All about apples, pears, plums, and cherries - and orchards where they are grown

Winston apple

This apple started life as Winter King but in 1944 it was renamed Winston.

It is a high quality, late-keeping apple with creamy- white flesh, firm, juicy and a little sharp but mellowing to be sweet and aromatic.

Whilst Winston has many of the flavour characteristics of Cox's Orange Pippin, its horticultural characteristics - fortunately - take after its other parent, Worcester Pearmain.  Hence it is resistant to most diseases, easy to grow, and crops reliably.

Last updated 03 Jun 2013.

Rate this variety for flavor

Current rating: 4.5 out of 5. Total votes cast: 6

Visitor comments

(Use the form at the bottom to add your own comments about this variety)

11 Oct 2015 
I have had this tree for 30+ years, and nearly always get a good crop from it, though the fruit is often on the small side, even after thinning. However, I thoroughly recommend this variety because of its exceptionally long season of use. I find it pleasant to eat straight from the tree when picked from late September onwards, yet I find it will keep until March or even longer, retaining its good flavour and crisp texture pretty well, if stored in an unheated room. My other late-keeping variety, Sturmer Pippin, will keep at least as long if picked in late autumn, but is virtually inedible until January or later.

24 Oct 2010 
We used to sort and store these for my mother, all the ones which weren't fit to store were taken to a cider press after a week and juiced. The juice was superb really strong and really tasty. Some lasted to March/April Now trying the juice from the community orchard. see blog

13 Sep 2010 
I agree - a good performer and forms an attractive, easy-to-grow, fairly-trouble-free tree. The apples are quite sharp when picked and are best if stored for several weeks after picking. In simple cool storage, the apples should keep for a few months, maybe several months. The apples can be quite small if not thinned, but I find that smaller apples are less attractive to pests, so I don't thin mine and I accept "lunchbox" or "fun sized" fruits. In a garden situation, without the benefit of hives of bees shipped-in by orchards for pollination, Winston's very fertile blossoms (which seem to have some frost tolerance) can be useful to help obtain a good crop when other varieties fail. Many commentators praise Winston's resistance to scab and mildew, but I find that although its resistance is adequate in most seasons, it is not as highly-disease-resistant as is often implied. "Some resistance" to scab and mildew would be a better description than "very resistant". A very good tree and I highly recommend it as an easy-to-grow, attractive, not-too-troublesome, reliable, late-keeping apple.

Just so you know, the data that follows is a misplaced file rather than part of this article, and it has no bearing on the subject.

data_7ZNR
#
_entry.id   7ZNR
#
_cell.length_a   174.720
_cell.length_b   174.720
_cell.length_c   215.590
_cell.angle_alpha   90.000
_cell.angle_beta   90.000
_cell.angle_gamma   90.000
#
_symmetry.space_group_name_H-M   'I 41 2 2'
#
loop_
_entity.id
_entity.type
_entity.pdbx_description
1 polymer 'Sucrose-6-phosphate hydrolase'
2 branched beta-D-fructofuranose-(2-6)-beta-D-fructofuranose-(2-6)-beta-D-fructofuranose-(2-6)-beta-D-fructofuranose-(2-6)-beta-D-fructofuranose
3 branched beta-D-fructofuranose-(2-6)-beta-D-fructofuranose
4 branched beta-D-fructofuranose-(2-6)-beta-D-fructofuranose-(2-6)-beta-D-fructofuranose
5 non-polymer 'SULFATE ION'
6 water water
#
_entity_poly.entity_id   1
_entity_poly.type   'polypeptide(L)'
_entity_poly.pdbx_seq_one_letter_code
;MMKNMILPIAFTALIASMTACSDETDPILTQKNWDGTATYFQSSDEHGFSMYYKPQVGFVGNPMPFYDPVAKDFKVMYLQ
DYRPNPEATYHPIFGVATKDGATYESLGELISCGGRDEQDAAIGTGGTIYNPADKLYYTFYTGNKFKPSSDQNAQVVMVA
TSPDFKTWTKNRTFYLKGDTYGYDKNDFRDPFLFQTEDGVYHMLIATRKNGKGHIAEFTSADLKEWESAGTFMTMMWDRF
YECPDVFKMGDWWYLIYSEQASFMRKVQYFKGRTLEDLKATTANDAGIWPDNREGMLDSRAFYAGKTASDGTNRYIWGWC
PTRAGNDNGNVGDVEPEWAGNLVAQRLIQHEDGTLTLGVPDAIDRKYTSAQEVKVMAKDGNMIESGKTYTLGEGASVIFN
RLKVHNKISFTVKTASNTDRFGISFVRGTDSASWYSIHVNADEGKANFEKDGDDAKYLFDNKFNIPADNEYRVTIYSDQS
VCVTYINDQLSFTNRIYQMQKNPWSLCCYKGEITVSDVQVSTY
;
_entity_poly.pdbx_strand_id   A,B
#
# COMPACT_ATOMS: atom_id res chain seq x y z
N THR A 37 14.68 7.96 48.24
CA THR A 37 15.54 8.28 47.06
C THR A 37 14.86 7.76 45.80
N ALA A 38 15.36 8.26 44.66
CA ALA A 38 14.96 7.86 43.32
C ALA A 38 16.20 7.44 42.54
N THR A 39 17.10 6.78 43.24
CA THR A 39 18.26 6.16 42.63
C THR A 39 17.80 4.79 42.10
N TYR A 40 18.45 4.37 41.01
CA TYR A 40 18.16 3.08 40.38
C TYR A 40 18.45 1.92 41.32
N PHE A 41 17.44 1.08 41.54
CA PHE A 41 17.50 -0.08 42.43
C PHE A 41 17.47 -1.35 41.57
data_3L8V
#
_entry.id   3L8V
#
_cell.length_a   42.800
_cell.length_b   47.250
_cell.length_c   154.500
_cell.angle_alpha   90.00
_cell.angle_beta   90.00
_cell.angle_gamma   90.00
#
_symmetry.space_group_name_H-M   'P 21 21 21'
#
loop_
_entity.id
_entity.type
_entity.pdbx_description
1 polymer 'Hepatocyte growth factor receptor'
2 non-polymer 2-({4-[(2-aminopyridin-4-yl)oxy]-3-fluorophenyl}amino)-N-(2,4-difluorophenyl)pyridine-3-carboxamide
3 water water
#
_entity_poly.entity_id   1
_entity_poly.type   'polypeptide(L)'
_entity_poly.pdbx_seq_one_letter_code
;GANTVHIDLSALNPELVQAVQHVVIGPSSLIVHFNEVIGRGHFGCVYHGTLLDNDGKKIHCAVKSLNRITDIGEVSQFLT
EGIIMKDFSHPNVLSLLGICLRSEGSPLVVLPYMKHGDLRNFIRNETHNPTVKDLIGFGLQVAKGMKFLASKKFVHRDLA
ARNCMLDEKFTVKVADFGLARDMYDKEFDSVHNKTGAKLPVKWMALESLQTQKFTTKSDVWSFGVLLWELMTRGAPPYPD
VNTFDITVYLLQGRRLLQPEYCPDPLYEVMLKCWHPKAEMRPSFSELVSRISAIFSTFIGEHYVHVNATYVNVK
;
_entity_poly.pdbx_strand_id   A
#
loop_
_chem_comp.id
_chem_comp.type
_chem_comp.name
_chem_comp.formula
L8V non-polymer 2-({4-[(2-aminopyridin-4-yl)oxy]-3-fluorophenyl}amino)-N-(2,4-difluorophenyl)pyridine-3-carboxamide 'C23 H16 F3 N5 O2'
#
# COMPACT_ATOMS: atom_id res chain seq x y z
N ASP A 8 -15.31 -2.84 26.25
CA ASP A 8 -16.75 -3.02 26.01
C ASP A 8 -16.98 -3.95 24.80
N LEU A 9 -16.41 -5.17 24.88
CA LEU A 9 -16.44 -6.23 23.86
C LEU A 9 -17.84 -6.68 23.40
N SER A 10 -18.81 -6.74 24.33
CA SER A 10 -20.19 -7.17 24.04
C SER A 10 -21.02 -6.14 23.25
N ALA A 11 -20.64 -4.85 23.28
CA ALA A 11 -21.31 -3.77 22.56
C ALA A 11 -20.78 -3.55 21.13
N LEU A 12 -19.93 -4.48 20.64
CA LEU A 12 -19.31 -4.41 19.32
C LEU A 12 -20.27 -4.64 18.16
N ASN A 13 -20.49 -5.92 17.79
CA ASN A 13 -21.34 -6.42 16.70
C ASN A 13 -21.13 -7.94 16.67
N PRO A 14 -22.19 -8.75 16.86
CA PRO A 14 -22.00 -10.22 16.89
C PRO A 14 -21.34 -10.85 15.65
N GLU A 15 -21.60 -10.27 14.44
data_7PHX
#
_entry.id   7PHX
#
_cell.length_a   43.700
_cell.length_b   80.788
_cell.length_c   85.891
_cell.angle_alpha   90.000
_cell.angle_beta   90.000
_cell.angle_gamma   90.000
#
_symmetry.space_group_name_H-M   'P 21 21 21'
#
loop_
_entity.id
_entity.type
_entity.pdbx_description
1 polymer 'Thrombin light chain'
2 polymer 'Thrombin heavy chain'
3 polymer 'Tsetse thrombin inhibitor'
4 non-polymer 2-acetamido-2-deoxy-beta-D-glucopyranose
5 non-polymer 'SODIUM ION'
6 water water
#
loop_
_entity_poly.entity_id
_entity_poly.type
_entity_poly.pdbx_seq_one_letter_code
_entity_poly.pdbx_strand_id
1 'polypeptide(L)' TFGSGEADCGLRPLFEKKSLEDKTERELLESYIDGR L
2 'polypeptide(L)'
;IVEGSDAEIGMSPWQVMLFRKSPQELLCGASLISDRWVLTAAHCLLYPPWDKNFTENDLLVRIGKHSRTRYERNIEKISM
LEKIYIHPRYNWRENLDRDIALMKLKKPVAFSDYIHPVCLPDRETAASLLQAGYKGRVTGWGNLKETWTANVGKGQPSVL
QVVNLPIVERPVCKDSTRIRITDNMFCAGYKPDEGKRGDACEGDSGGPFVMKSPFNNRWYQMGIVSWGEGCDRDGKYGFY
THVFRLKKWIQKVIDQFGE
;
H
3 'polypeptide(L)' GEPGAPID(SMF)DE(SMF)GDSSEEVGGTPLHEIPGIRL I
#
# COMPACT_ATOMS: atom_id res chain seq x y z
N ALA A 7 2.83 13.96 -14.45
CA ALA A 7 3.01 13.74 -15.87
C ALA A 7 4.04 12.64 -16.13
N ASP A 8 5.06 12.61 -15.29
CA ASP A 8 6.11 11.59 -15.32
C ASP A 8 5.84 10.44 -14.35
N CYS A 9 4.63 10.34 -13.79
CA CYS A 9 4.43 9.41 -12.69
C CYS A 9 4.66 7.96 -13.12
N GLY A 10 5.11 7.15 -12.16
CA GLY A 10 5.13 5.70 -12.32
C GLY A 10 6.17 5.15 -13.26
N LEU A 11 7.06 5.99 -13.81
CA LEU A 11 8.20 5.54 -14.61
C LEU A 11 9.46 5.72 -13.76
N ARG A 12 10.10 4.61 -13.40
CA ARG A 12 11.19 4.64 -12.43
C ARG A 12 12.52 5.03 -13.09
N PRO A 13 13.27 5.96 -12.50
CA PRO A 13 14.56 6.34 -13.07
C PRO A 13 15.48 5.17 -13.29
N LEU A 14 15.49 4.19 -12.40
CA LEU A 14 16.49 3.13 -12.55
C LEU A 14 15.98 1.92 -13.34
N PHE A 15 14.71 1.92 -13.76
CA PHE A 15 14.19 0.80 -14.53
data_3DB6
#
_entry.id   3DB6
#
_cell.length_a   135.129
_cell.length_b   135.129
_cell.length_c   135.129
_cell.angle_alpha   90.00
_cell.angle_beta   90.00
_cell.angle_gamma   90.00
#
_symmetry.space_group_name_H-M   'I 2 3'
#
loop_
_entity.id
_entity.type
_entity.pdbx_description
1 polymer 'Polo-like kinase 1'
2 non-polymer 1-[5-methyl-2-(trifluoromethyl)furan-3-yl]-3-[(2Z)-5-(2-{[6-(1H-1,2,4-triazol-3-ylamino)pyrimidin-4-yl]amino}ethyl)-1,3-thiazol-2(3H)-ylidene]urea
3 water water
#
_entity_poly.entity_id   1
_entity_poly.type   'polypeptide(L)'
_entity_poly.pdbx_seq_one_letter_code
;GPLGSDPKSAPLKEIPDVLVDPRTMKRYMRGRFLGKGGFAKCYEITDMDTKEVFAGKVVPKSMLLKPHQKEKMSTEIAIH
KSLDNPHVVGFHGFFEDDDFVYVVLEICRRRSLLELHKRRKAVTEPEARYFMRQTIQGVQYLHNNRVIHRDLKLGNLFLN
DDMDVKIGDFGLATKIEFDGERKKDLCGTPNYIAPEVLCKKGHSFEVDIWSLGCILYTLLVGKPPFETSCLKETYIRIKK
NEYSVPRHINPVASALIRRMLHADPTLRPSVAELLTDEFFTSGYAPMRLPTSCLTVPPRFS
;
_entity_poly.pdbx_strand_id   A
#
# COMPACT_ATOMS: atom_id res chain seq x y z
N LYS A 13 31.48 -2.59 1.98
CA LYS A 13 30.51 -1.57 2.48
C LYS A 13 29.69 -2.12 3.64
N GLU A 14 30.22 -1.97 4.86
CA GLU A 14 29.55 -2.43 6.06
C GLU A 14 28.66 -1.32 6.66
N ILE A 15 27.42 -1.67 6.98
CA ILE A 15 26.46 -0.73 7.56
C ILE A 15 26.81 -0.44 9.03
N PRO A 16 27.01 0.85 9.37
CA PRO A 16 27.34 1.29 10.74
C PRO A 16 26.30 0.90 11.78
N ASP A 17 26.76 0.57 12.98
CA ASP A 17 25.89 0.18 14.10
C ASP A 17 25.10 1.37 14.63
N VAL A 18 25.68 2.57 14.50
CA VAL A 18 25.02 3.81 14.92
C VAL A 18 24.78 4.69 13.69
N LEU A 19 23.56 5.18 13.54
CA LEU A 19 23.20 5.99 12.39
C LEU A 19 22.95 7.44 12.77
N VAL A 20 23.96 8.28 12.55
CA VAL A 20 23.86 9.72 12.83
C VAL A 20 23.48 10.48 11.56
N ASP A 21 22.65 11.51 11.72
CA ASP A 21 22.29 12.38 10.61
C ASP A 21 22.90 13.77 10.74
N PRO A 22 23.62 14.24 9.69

07 Aug 2010 
One of the most reliable croppers that stores well in air, crisp and good-flavoured. It should be more comonly grown.

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A Cox-style apple, easy to grow.


  • Species: Malus domestica
  • Parentage: Cox's Orange Pippin and Worcester Pearmain
  • Originates from: Berkshire, England, United Kingdom
  • Introduced: 1900
  • Orange Pippin Cultivar ID: 1062
  • UK National Fruit Collection accession: 1974-410


  • Bultitude apple group: 7. Flushed / striped, some russeting, sweet


  • Flowering period: Mid-Late season
  • Flowering group: 4
  • Fertility: Self-fertile
  • Ploidy: Diploid
  • Vigour: Slightly small

Other qualities

  • Awards: RHS AGM 1993


  • Canker  - Some resistance
  • Scab  - Very resistant

Relationships to other varieties

Parents and other ancestors of this variety:

References and further reading about this variety

  • Apples of England (1948)
    Author: Taylor
  • Fruit Expert
    Author: Hessayon

Winston identification photos from official fruit collections



UK National Fruit Collection

©Crown Copyright more >
UK National Fruit Collection

Winston identification photos from website visitors

Fruit tree register

Do you have a tree of this variety in your garden or orchard? If so please register the details here and contribute to our international register of fruit trees.

The following Winston trees have been registered - click the name to view more details of each tree.

You can also view these trees on a map.

United States

United Kingdom



Latest Spring blossom records for this variety

2016 season

  • 12th May  2016  - tree owned by Cheuk in Amsterdam, Netherlands

2010 season

  • 20th May  2010  - tree owned by Maureen in Eyemouth, United Kingdom
  • 7th May  2010  - tree owned by Stuart in Newbury, United Kingdom
  • 4th May  2010  - tree owned by N. in Cambridge, United Kingdom

2009 season

  • 25th April  2009  - tree owned by N. in Cambridge, United Kingdom

Record your blossom dates in our Fruit Tree Register - more >>.

Latest harvest records for this variety

2016 season

  • 2nd week November  2016  - tree owned by Cheuk in Amsterdam, Netherlands

2010 season

  • August  2010  - tree owned by Hazel in Cheadle Hulme, United Kingdom

2009 season

  • October  2009  - tree owned by N. in Cambridge, United Kingdom

Where to buy trees

The following fruit tree nurseries offer Winston apple trees for sale:

  • Keepers Nursery
    United Kingdom  More >>

Where to buy fresh fruit

United Kingdommap >

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